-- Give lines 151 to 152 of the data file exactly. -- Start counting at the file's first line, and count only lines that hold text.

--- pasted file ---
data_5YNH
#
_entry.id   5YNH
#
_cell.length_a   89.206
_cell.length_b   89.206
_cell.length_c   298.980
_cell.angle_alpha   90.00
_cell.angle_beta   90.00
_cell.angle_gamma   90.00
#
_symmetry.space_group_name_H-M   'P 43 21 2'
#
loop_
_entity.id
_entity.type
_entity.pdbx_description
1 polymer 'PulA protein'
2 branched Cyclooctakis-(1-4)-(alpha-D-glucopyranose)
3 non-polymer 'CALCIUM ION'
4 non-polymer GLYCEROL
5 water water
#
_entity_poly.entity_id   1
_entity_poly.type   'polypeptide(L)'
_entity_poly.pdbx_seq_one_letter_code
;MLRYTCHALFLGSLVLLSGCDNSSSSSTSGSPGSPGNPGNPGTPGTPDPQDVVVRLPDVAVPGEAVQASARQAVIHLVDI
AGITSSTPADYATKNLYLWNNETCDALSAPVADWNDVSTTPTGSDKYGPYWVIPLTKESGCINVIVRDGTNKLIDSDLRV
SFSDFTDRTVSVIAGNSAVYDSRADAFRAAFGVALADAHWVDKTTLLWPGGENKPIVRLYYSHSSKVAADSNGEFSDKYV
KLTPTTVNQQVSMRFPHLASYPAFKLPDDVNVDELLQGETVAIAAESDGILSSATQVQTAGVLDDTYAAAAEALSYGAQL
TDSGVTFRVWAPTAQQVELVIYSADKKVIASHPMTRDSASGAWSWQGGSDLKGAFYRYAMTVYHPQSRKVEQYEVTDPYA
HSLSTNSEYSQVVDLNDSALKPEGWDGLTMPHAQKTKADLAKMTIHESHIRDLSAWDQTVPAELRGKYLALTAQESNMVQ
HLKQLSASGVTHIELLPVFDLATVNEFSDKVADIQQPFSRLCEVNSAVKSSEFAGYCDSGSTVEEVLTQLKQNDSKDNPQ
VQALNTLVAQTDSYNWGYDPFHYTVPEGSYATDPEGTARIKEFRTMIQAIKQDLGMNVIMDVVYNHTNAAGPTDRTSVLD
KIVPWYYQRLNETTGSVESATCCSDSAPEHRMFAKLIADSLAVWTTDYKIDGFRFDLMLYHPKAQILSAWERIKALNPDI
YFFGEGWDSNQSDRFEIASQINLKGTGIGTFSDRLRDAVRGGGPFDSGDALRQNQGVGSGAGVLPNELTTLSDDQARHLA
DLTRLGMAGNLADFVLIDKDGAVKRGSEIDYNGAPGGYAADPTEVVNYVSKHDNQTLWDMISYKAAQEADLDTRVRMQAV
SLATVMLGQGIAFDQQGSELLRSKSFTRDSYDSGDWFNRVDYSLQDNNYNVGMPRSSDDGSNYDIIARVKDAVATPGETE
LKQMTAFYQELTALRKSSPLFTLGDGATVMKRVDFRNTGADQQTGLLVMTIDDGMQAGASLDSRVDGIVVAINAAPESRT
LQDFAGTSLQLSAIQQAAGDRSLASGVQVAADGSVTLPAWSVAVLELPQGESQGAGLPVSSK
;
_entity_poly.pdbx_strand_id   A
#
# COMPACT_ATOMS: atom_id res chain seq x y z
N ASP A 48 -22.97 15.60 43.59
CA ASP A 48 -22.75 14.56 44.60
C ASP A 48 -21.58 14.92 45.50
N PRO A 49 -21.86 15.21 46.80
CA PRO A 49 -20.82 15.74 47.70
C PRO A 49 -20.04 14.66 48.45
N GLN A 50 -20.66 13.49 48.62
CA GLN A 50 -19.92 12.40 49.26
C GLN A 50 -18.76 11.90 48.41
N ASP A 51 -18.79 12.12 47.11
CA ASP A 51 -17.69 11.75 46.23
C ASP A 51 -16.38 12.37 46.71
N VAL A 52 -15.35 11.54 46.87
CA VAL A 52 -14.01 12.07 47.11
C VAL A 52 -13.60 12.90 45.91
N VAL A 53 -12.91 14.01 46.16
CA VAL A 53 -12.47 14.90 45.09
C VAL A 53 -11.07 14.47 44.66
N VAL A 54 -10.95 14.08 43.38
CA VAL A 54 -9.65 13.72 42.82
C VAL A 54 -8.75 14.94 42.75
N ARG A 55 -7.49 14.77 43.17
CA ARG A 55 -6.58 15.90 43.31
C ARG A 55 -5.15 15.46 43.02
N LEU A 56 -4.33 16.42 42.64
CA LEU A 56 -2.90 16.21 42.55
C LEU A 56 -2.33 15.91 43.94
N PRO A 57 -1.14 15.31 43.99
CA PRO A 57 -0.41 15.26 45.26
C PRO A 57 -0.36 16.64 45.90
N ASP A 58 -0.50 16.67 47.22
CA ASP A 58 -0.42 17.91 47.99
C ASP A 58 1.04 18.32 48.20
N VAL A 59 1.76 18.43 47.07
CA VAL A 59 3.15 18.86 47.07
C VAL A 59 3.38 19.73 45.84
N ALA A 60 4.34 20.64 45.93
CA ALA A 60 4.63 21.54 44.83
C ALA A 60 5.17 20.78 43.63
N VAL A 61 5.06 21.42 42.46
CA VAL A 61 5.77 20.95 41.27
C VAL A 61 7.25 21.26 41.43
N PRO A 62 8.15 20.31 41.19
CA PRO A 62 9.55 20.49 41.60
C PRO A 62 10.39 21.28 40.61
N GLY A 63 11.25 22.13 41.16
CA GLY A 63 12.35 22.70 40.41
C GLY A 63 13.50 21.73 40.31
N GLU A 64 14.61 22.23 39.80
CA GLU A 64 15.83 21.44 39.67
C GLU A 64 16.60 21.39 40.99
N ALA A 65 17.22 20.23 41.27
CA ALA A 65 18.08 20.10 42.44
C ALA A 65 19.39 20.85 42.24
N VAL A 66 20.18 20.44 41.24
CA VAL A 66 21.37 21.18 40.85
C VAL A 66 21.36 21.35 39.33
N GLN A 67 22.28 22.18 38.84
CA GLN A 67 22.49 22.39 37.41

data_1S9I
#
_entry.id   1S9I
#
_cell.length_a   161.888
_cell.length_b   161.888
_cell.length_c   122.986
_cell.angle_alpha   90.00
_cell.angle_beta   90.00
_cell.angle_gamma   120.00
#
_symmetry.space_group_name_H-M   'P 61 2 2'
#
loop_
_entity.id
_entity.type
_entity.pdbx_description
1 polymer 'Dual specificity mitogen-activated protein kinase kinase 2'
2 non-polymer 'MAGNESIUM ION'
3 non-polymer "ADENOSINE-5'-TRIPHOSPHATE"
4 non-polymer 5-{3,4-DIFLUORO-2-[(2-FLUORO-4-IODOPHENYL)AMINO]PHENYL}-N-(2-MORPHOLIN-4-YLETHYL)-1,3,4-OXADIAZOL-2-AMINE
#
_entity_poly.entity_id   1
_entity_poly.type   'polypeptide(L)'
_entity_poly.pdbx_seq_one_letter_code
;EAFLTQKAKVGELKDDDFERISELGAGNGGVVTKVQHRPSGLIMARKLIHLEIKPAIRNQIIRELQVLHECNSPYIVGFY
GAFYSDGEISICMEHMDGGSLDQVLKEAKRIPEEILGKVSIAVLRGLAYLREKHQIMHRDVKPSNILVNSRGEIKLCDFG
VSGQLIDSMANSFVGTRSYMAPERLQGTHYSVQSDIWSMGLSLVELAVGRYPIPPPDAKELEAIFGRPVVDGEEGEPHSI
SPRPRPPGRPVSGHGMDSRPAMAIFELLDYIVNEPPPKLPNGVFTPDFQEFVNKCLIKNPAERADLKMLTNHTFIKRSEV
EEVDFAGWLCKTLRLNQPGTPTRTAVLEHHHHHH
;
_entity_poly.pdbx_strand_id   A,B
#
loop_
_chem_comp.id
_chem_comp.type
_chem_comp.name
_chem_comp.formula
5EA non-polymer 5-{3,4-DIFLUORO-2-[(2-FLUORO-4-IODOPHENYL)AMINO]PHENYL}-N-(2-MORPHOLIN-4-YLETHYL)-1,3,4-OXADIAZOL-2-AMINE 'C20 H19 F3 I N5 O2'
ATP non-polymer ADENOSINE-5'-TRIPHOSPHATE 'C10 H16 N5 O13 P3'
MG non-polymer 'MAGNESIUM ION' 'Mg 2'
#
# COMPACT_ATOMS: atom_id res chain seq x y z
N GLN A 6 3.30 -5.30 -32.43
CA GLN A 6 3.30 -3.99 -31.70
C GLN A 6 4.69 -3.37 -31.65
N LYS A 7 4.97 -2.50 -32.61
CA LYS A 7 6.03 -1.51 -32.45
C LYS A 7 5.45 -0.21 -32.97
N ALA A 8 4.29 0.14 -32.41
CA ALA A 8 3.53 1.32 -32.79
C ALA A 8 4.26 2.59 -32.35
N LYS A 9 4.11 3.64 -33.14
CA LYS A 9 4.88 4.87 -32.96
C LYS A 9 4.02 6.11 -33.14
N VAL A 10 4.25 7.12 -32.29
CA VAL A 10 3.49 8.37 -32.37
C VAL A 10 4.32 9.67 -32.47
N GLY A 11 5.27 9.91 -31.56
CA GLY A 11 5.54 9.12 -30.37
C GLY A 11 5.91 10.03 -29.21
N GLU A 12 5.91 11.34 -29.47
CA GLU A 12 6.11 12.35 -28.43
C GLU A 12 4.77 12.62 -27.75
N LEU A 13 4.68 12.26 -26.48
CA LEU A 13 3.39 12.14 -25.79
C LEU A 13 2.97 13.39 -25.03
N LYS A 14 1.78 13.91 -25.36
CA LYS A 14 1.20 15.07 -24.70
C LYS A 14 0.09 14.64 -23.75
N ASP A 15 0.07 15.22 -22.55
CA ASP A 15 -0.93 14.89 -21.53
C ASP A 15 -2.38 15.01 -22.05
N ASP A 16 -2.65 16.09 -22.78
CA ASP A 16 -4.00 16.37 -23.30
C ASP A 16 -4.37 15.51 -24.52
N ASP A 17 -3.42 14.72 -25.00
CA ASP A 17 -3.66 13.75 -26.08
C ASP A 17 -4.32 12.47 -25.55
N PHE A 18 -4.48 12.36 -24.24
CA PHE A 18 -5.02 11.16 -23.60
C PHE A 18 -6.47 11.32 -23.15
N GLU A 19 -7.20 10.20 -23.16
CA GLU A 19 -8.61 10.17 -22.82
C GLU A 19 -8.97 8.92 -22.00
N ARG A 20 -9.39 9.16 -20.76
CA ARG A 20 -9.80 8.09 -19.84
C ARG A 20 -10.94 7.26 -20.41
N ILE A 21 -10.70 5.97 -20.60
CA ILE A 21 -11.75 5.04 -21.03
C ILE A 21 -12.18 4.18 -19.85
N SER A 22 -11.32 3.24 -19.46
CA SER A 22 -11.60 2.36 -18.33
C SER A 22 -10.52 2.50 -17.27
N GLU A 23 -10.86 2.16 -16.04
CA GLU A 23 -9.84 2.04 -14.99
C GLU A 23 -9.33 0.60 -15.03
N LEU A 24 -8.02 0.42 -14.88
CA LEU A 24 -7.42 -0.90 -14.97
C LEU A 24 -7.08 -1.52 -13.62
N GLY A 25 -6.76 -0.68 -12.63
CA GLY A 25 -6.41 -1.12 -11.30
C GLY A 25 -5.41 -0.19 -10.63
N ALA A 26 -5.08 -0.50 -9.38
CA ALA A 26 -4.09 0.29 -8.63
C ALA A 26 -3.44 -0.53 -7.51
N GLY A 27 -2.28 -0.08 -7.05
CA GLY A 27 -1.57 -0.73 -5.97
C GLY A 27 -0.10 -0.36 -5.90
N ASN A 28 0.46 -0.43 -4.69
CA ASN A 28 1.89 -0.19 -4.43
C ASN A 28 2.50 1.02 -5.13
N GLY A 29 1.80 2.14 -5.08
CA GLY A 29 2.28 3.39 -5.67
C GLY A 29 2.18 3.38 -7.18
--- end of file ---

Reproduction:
CA LYS A 7 6.03 -1.51 -32.45
C LYS A 7 5.45 -0.21 -32.97